Changing Faces At '60 Minutes'

Veteran "60 Minutes" correspondent Mike Wallace, shown in New York May 1, 2004, was handcuffed and driven to a police station Tuesday night, Aug. 10, 2004, after arguing with city inspectors over where his driver had parked. The dispute began at about 8:30 p.m., as Wallace was leaving a Manhattan restaurant, WCBS-TV reported. (AP Photo/Jennifer Graylock)
AP
From the time the CBS News newsmagazine show 60 Minutes began in 1968, the first face U.S. television viewers saw after the ticking stopwatch has been Mike Wallace's — until now.

Ed Bradley will replace Wallace in that prominent position when 60 Minutes begins its new season on Sunday, a further indication of a changing of the guard at television's first and still most popular newsmagazine.

With Dan Rather rejoining 60 Minutes and the show absorbing personnel from the canceled 60 Minutes II there will be nine correspondents competing for space each week on a broadcast that generally runs three stories.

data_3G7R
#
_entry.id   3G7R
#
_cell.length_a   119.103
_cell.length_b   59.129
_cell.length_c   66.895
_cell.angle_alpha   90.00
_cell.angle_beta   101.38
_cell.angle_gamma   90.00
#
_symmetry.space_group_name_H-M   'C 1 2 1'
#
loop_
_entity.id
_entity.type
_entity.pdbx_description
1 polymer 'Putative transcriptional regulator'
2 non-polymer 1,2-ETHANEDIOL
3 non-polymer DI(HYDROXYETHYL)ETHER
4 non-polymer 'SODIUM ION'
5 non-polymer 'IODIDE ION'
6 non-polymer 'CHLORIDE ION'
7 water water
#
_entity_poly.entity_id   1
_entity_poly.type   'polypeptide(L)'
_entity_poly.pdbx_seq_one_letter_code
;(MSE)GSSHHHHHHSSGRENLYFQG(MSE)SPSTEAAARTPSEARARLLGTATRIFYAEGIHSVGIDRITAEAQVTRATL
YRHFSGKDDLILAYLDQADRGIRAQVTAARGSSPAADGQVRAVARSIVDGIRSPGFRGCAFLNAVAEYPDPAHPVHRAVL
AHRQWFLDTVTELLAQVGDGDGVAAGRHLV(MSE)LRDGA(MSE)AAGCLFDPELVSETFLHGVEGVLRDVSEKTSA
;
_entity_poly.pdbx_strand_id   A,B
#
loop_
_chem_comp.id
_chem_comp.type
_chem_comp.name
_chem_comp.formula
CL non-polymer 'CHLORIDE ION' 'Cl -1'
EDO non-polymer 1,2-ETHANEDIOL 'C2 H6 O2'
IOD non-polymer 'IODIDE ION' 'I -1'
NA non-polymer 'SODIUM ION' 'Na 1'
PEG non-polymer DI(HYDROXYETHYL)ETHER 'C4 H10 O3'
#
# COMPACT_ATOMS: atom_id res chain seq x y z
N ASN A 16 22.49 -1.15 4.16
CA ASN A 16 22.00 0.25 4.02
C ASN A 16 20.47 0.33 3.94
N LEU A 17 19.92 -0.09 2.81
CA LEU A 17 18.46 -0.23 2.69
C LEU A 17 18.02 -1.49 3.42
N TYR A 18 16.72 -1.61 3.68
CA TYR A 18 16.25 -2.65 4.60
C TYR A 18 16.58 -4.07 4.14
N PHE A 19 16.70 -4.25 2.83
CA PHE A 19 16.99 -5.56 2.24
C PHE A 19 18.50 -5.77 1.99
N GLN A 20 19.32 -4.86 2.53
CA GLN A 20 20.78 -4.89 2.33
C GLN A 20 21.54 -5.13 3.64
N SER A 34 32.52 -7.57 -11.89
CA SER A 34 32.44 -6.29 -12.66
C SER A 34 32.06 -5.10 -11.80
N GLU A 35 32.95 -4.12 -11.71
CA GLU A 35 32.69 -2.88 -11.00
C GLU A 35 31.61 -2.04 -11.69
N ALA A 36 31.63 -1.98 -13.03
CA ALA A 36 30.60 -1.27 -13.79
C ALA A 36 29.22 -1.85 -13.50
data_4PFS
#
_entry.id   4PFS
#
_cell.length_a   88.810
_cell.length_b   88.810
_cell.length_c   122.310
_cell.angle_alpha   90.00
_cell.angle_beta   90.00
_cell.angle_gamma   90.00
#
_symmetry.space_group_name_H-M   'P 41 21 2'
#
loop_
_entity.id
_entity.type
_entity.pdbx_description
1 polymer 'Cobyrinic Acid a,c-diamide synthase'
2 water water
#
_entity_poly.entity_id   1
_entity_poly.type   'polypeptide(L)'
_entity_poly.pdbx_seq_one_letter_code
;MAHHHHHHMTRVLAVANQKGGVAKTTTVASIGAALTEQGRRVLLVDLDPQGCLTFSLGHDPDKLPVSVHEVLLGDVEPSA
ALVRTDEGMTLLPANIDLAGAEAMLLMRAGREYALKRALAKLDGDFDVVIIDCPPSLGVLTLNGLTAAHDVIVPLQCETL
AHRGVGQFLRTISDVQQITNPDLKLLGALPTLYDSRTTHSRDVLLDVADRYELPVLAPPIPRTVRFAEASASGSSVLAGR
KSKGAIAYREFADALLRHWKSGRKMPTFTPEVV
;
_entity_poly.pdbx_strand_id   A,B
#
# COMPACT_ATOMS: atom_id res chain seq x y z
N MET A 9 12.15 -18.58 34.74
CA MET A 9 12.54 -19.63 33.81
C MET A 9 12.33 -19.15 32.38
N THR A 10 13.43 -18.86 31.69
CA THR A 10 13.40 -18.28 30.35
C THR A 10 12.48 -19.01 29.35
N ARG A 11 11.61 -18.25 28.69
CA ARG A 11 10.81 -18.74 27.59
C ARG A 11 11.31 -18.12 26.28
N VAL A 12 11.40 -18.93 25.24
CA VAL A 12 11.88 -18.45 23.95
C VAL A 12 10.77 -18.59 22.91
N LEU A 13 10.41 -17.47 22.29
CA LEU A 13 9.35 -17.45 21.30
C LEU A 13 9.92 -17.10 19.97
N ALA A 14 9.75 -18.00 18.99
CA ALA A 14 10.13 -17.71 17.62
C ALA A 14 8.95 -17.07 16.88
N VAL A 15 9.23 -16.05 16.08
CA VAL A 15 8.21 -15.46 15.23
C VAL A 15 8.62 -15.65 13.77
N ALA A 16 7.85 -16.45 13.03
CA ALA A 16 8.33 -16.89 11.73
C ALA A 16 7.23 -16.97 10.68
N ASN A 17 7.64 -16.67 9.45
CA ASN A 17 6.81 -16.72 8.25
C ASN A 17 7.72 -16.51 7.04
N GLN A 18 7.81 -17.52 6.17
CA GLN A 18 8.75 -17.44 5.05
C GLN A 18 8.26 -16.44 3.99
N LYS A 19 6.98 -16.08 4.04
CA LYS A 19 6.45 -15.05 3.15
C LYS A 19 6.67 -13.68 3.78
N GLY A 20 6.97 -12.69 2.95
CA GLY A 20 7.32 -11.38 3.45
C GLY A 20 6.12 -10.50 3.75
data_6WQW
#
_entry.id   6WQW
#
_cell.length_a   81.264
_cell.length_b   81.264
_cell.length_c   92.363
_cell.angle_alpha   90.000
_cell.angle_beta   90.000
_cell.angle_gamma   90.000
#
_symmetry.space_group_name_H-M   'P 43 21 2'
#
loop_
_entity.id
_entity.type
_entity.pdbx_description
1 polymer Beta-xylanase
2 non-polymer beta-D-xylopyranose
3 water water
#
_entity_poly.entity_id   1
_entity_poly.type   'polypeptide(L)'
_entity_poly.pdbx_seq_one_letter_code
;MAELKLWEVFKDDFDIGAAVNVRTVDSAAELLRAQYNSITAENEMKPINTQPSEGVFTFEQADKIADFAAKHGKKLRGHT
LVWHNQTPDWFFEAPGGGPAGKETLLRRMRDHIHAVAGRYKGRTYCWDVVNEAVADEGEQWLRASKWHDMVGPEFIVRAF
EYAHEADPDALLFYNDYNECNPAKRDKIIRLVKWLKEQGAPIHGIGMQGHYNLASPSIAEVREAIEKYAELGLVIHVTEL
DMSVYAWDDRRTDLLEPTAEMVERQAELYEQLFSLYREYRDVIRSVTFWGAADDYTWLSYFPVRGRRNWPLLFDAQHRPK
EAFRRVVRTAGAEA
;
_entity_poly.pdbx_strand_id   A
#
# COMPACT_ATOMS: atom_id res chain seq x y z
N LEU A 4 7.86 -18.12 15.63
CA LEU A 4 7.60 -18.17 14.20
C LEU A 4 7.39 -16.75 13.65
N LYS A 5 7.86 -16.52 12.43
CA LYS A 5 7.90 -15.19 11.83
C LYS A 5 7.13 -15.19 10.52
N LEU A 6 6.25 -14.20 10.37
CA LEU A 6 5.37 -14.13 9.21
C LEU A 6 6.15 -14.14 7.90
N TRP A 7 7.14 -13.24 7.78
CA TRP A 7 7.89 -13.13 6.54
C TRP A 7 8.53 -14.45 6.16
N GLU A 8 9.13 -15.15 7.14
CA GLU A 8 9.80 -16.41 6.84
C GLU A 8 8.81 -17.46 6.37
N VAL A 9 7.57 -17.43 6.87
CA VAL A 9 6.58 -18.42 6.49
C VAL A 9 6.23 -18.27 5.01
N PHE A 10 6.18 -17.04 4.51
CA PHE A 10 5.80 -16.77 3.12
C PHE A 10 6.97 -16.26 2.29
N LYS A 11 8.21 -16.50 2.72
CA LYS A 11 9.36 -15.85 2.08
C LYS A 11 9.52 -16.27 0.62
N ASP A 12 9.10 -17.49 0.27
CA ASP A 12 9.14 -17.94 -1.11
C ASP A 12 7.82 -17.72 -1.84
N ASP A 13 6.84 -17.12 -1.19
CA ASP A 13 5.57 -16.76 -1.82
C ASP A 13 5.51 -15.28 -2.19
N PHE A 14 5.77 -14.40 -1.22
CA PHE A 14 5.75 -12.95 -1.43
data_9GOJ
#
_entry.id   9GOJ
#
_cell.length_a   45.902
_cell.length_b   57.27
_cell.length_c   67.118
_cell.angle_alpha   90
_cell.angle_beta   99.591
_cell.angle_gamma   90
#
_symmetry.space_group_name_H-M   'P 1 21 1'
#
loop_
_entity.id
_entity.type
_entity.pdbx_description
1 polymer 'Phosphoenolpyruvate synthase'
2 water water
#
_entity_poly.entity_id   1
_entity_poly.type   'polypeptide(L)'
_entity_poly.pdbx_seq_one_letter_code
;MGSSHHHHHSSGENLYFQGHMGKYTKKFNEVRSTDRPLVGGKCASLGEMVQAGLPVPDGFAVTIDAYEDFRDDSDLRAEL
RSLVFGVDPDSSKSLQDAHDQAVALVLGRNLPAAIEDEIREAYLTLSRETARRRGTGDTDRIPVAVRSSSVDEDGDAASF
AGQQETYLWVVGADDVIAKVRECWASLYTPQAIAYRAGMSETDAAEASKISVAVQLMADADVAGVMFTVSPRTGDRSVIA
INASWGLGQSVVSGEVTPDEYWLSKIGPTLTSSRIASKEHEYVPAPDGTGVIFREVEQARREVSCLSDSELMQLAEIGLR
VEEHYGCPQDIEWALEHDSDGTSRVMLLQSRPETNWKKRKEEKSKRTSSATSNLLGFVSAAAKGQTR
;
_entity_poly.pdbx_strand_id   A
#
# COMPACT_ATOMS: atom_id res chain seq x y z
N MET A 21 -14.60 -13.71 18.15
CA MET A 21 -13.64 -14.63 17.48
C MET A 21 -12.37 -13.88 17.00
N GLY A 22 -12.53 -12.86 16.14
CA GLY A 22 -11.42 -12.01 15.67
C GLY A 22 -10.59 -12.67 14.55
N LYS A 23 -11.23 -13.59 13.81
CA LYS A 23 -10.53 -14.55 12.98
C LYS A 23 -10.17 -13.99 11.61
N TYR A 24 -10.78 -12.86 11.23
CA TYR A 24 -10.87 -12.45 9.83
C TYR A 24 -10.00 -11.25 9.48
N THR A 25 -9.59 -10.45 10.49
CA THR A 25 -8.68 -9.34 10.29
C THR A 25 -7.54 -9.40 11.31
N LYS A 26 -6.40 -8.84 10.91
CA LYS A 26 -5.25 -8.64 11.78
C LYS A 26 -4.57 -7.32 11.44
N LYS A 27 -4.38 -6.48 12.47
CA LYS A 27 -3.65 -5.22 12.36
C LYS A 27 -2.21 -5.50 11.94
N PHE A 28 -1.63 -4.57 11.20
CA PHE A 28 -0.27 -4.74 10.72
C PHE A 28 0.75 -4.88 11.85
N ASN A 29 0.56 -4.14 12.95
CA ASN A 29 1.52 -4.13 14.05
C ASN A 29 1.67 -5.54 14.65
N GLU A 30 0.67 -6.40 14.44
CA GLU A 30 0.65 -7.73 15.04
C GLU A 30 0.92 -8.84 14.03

Sunday's broadcast will feature Lesley Stahl's interview with Roy Hallums, an American held hostage for 10 months in Iraq, a Steve Kroft story on the search for Osama bin Laden and Bradley's profile of New York Yankees shortstop Derek Jeter.

Instead of his booming voice announcing, "I'm Mike Wallace," at the beginning of each broadcast, Wallace will instead be at the end of the opening segment, saying "these stories and Andy Rooney, tonight on '60 Minutes.'"

It's a change that would be little noted on most broadcasts. But the opening is serious business at 60 Minutes, as Wallace is the iconic figure the show has long been identified with.

Wallace is expected to have a more limited role on the show, with five or six stories this season, said Jeff Fager, 60 Minutes executive producer.

Wallace, 87, was traveling in Europe on a story Wednesday and could not immediately be reached.